It’s that time of year again (at least in the Northern hemisphere). For those who cannot say “me all face“, there are other things that let you go barefooted in colder weather.
I’ve Got CIVD
No, it’s not some obscure sexual disease. It’s a human physiological response that allows us, in many cases, to go out barefoot for longer and in colder temperatures than we might have thought possible.
CIVD stands for “Cold-Induced Vasodilation”, and it describes what the body does when your extremities get cold. What happens is that, when exposed to cold, the body restricts blood flow to your extremities. However, if your body core temperature is maintained (that is, you are otherwise dressed warmly), your body, after a bit of time, will send extra blood to those extremities to warm them back up. It dilates (opens) the blood vessels, hence the term “vasodilation”. This automatic response is of course very important to the Inuit, who need to be able to, for instance, thread hooks for fishing in pretty extreme conditions.
It takes about 8-10 minutes for this warming to happen. The body then cycles this cooling/warming. After a while in the warm state, it will restrict the vessels again and your extremities will get cold again. My guess is that the body is testing to see if core body temperature really can be maintained. But then, after a bit, vasodilation occurs again, and the extremities warm up again. This cycle can happen a few times before a steady-state is arrived at.
This response can be conditioned. Practicing in the cold can speed up the vasodilation response. You can see that in this graph:
from “Effect of chronic local cold exposure on finger temperature responses”. The control shows that, in unconditioned people, it can take 10 minutes for vasodilation to occur. However, for this particular person, training (or conditioning) reduced that to 2 minutes, and the (in this case) finger never got as cold as for the unconditioned control.
It turns out, however, that some people do respond better to conditioning that others. This graph shows pretty much the best-case scenario. Some people showed only a minimal response to conditioning.
So, how does this apply to barefooters? Well, it means that, in reasonably chilly temperatures, we may be able to do more than we think. If we are not conditioned, our feet may get cold before that magic 10 minutes and we may give up just before the body is about to rewarm them. By being aware of this physiological reaction, we may be able to take advantage of it to enjoy going barefooted longer.
One thing to keep in mind is that we must make sure we keep our core body temperature warm. There’s an old saying, “If you feet are cold, put on a hat.” It’s a myth that “ 40 to 45 percent of body heat” is lost through the head, but, as usual, even the debunkings need to be more carefully examined. Yes, if you are stark naked then no, you will not lose 40 to 45 percent of body heat through your head. But if you are well-bundled up, and only your head is uncovered, of course you will be losing most of your heat there. Adding a hat could tip the balance between being cold and being warm. So, once again, if you are barefooting in the cold, do make sure to bundle yourself up well. Members of the Society for Barefoot Living have found that ankle warmers do a nice job of helping keep blood warm all the way down to the ankle so that it can do a good job keeping the feet warm.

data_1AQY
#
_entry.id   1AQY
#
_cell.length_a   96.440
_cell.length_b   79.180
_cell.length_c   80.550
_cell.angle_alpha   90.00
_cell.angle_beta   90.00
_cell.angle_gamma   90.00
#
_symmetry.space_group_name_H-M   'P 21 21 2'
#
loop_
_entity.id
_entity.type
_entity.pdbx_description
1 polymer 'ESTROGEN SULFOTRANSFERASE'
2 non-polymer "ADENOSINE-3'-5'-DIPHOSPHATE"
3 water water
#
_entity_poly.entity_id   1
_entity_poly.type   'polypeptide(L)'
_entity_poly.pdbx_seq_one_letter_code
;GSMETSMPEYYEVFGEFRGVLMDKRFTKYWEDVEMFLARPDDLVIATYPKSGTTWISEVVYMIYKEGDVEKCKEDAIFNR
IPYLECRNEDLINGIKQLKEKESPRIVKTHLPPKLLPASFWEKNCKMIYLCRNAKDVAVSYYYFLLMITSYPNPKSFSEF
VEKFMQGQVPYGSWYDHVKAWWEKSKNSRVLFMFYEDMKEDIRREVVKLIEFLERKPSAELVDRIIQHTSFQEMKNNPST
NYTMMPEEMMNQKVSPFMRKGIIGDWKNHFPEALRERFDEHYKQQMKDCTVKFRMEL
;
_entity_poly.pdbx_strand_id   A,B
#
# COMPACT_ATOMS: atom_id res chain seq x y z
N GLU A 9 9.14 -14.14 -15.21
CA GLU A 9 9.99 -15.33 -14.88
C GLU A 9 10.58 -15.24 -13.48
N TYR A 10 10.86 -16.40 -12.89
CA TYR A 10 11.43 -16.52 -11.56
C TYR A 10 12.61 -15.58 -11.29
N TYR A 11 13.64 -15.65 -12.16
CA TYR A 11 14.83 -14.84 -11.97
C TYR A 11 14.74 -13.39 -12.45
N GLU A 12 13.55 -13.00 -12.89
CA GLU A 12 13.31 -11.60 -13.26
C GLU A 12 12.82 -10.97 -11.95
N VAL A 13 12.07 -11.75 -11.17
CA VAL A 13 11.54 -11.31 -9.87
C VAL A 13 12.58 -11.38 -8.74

I was recently on a barefoot hike in which I was able to observe CIVD directly. The temperature was about 30° (-1C). There was about an inch of snow on the ground, but its thickness varied depending on which part of the trail I was walking on. Some of it had had enough other people walk on it to have removed the snow while other parts had the full one inch.
(Side note: walking in snow is often colder than just walking on cold ground. On cold ground, I have fairly thick soles that do a good job of insulating my feet from that cold. However, it seems that getting snow on top of my feet, and particularly on top of my toes, is what really chills them down quickly.)
My CIVD response seemed to take a while to kick in, even though my core body temperature was just fine, since my trails took me up and down some hills. At about the 6-minute mark my feet were definitely feeling cold. But at the 8-minute mark, the CIVD kicked in and my feet suddenly felt perfectly comfortable. By 26 minutes, though, they were feeling cold again (that’s the cycling). At 30 minutes they were toasty again, and they remained just fine for the next half hour they stayed that way, even when I was getting snow on top of them.
I did want to make sure that it wasn’t the case that my feet had gone numb, fooling me into thinking they were warm. To test that, I looked for a twig, shut my eyes, and then tried to feel for the twig with just my feet. I found it fine, and was able to pick it up with my toes. Good check.
Finally, another word of warning. Be aware of what you are doing, and do not stretch beyond your limits. If you foolishly go out in zero degree weather and wait 10 minutes for CIVD to kick in, you will have frozen your feet long before it has a chance to. Worse than that, if you damage your feet that way, you won’t be able to enjoy regular barefooting, and you’ll never be able to train your feet to enjoy cooler temperatures.
Also, in a comment to the previous entry, Barefoot Josh warned about cold and wet conditions. Even wet conditions alone can be a bit of a challenge, because your feet absorb the water and get soft. When soft, they don’t protect as well against much of anything. Adding cold on top of that (when your skin is less pliable) just aggravates things. Again, while limits can be pushed, don’t push so hard you fall off a cliff.
So, yeah, I’ve got CIVD. And so do you.